Mr. Hutul: He is telling the jury that is the test for determining the capability and I respectfully request that that remark be stricken.
The Court: It is an unfair comment.
Mr. Hutul: An unfair comment? That is, my comment is unfair? Is that the statement?
The Court: Well, the statement made by counsel for the defendant is rather unfair.
The defense counsel then asked for a mistrial in view of the court's own remark which was overruled. After completing his argument, Mr. Kaye renewed his motion for a mistrial in chambers on the ground that the court had admonished him before the jury as doing something improper and they therefore would be prejudiced against him and his client. The judge overruled his motion and counsel for the plaintiffs proceeded with his rebuttal.
We do not think it necessary to recite further details in this opinion. We have considered all arguments made and we find the ultimate question to be not whether the trial was scrupulously free from error, but whether error occurred which unduly affected the jury's verdict. Prejudice must be clearly shown to require a reversal and new trial. LaSalle Nat. Bank v. Wieboldt Stores, Inc., 60 Ill. App.2d 188, 208 N.E.2d 845.
The record shows that the trial judge earnestly attempted to conduct the nine-day trial in all fairness to both sides. Objections were promptly ruled on and the jury was adequately and properly instructed. The judge admonished both attorneys about their conduct during the trial. On two occasions the defense attorney moved for a mistrial and the trial judge indicated that if both sides wished a mistrial he would grant it. Counsel for plaintiffs had opportunities to make such a request if he thought plaintiffs were prejudiced. He elected not to take advantage of such a course and permitted the matter to go to the jury. See LaBelle v. Brown (Abstract) 46 Ill. App.2d 87, 196 N.E.2d 389.
The resulting jury verdict found the defendant not guilty of negligence. After considering all the circumstances in this case, we find no convincing reasons to conclude that the verdict of the jury was the result of defense counsel's misconduct nor the result of passion and prejudice created by the actions of defense counsel.
The plaintiffs also contend that the verdict of the jury was contrary to the manifest weight of the evidence. They argue that in addition to the fact that the defendant is contradicted by the four plaintiffs the four photographs of the automobile clearly indicate that the occurrence could not have happened in the manner testified to by the defendant.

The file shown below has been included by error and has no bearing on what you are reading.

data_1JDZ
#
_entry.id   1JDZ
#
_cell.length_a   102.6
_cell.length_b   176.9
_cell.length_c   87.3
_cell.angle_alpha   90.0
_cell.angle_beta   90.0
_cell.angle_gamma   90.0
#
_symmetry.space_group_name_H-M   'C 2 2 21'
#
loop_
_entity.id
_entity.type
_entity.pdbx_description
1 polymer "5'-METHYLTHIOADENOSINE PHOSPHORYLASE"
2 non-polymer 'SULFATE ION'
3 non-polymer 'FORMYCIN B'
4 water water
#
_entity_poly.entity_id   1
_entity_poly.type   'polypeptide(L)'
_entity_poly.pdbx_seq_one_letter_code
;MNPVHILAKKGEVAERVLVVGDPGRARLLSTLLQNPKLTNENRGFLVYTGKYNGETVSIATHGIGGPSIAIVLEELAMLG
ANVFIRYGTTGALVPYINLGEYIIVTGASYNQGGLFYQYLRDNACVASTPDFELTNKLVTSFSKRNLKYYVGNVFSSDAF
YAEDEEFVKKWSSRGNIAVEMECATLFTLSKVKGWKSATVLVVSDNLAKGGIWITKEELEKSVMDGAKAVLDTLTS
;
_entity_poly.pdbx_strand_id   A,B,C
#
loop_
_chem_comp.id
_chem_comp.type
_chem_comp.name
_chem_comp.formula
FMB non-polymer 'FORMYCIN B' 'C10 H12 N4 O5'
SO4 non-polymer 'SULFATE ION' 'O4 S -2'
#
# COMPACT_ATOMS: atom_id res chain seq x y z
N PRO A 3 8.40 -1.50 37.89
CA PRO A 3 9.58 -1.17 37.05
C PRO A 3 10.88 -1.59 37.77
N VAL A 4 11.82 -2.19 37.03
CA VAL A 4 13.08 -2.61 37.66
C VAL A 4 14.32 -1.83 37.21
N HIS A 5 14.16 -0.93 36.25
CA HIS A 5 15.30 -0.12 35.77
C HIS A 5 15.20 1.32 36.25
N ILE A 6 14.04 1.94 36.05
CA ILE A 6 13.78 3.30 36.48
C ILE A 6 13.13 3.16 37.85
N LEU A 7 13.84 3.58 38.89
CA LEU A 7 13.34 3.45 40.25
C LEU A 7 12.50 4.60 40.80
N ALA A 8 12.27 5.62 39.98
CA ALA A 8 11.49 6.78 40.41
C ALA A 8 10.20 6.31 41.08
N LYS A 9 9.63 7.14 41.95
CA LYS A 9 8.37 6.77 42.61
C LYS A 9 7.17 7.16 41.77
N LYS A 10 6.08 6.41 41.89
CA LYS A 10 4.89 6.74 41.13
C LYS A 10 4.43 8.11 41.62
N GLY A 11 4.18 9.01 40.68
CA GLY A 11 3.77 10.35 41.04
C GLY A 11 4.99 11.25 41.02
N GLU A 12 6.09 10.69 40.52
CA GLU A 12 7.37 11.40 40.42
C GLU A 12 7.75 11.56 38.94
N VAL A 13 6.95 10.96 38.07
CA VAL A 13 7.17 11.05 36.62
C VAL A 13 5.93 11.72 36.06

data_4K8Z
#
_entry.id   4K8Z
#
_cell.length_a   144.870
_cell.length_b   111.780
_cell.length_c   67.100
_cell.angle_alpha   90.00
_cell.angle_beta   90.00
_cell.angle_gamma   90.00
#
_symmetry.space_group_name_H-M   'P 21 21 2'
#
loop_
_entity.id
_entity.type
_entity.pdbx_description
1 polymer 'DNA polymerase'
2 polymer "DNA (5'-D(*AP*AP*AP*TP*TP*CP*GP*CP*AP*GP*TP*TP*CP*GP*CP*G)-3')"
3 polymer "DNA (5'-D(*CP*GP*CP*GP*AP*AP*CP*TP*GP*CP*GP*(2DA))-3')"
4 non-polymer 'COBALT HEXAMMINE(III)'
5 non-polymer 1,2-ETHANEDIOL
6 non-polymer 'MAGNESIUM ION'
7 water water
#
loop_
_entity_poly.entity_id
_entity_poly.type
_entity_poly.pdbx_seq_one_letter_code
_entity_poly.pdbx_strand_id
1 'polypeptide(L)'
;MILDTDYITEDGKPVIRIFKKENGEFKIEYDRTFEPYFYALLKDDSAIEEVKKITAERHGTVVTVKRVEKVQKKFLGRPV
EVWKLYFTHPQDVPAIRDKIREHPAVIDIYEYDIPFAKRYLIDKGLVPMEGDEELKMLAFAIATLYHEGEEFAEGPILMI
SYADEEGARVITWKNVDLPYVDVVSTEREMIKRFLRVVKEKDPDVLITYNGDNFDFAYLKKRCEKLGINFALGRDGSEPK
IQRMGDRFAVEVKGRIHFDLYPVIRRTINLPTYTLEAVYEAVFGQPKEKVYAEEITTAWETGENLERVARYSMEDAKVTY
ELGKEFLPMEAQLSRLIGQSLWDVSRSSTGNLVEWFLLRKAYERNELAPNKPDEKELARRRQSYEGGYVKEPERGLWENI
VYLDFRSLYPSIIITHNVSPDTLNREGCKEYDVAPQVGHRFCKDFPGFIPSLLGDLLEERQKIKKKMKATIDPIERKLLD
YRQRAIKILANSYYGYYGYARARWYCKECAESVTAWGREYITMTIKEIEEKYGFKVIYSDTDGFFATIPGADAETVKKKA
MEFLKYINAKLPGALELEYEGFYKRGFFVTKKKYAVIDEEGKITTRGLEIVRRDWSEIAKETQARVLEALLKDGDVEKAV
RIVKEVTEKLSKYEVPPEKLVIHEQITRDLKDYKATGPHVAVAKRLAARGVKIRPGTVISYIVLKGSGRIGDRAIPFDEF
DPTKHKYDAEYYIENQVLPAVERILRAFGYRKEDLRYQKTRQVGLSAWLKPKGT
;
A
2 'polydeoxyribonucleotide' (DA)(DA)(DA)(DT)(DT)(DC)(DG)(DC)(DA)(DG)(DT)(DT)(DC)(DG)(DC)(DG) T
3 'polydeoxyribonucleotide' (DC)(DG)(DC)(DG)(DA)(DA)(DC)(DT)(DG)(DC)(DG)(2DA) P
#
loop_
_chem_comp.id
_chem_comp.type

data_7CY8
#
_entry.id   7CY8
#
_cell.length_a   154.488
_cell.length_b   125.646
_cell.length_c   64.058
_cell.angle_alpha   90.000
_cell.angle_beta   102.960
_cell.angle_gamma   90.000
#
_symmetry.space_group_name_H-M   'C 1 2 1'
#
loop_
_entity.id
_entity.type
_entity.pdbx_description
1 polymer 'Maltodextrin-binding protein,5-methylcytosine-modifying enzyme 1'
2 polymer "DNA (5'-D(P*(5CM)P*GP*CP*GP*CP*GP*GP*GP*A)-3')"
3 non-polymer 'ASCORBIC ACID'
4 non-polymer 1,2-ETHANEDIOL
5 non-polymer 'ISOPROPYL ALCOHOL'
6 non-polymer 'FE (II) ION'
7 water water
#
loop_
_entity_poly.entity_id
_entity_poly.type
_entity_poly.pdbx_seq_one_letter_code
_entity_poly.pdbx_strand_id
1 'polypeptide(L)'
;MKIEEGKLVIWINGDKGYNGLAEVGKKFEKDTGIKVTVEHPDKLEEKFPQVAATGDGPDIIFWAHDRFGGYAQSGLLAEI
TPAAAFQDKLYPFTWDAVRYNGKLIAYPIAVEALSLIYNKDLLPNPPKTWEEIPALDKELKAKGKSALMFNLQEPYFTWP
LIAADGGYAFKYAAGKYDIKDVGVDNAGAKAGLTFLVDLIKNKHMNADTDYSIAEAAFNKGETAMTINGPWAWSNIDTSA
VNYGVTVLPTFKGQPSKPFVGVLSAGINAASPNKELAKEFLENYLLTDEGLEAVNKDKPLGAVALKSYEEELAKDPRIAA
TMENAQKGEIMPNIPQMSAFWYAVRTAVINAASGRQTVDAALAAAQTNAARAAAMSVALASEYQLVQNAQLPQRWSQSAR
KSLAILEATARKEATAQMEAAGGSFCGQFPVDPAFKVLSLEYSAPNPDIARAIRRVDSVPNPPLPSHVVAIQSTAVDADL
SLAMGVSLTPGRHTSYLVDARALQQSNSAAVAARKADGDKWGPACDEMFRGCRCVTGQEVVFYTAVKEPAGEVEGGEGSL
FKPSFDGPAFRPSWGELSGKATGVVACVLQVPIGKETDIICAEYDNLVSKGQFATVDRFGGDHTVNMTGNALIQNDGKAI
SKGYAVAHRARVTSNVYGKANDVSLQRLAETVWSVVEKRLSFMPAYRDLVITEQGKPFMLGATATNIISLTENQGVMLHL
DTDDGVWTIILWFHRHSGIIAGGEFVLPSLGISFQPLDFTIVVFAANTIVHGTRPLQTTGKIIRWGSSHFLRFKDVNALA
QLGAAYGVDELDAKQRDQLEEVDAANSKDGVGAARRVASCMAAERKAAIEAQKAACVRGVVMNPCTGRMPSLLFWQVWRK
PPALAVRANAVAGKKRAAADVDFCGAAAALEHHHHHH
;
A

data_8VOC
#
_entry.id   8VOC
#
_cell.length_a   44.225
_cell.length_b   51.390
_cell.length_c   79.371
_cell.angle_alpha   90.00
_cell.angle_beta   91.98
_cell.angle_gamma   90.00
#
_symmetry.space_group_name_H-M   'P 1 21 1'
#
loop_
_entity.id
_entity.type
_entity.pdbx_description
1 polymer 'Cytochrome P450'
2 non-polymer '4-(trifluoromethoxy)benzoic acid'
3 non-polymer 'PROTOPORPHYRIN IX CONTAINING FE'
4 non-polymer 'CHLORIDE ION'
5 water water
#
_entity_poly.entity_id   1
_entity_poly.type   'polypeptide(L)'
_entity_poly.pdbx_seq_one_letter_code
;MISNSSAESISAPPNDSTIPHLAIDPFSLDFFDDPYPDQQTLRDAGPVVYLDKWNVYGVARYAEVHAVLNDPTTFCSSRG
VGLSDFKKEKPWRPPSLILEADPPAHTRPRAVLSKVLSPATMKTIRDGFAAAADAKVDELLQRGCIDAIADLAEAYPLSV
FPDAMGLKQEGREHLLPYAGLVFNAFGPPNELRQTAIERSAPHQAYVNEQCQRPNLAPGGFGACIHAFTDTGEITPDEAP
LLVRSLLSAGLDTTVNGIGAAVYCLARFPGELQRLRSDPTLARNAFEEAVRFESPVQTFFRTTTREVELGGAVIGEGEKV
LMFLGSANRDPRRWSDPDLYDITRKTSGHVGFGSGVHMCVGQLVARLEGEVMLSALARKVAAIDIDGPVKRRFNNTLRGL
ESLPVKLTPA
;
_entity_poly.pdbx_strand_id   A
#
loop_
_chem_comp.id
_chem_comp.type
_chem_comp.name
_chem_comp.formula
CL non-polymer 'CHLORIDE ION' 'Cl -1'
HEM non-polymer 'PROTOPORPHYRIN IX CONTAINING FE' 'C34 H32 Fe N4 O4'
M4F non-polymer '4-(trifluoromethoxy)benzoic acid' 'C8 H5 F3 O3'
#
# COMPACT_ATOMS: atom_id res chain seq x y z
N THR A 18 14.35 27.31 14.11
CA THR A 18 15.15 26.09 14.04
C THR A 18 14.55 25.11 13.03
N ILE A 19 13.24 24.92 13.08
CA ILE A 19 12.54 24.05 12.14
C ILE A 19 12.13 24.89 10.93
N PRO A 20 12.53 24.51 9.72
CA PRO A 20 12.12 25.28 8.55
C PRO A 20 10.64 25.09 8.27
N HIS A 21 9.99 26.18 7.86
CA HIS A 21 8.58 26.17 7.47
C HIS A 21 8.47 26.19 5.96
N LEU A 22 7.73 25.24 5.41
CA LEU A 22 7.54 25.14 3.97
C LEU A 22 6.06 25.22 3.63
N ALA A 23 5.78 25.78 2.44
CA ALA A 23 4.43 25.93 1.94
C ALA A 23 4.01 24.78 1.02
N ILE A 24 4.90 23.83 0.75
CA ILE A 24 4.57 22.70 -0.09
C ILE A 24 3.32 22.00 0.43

[5-8] The law is well settled in Illinois that a reviewing court cannot substitute its judgment for that of a jury in passing on the weight of the evidence. The trial judge who saw and heard the witnesses may, in his sound discretion, grant a new trial if the jury's verdict is contrary to the preponderance or weight of the evidence. Lukich v. Angeli, 31 Ill. App.2d 20, 175 N.E.2d 796. The trial judge declined to grant a motion for a new trial. A reviewing court may overturn a jury's verdict only if it is contrary to the manifest weight of the evidence. By manifest weight is meant the clearly evident, plain and indisputable weight. Black v. DeWitt, 55 Ill. App.2d 220, 204 N.E.2d 820.
The photographs in evidence were examined and considered by the jury and the trial judge in reaching their decisions. We also have examined the photographs and cannot say from such examination that the collision could not have happened in the manner testified to by the defendant. The other evidence also clearly indicates substantial conflict as to the cause of the collision. Plaintiffs' version was that the defendant failed to stop at Grand Avenue which was a preferential through street and ran into their car. According to the defendant he stopped his car at Grand Avenue because he was familiar with the fact that there was a stop sign for traffic entering into Grand. He also said his car was stalled for a short period about 15 feet into Grand Avenue and was standing still when it was struck by plaintiffs' car. There were no disinterested eyewitnesses to the occurrence.
[9-11] The jury determines the credibility of witnesses, and it is evident that this jury disbelieved the version of the plaintiffs as to the occurrence. Such a verdict based on conflicting evidence and approved by the trial judge should not be disturbed on appeal unless an opposite conclusion is clearly evident. Brayfield v. Johnson, 62 Ill. App.2d 59, 210 N.E.2d 28. We cannot say that such a conclusion is evident.
For the reasons given, the judgment of the Circuit Court is affirmed.
MURPHY, P.J. and ADESKO, J., concur.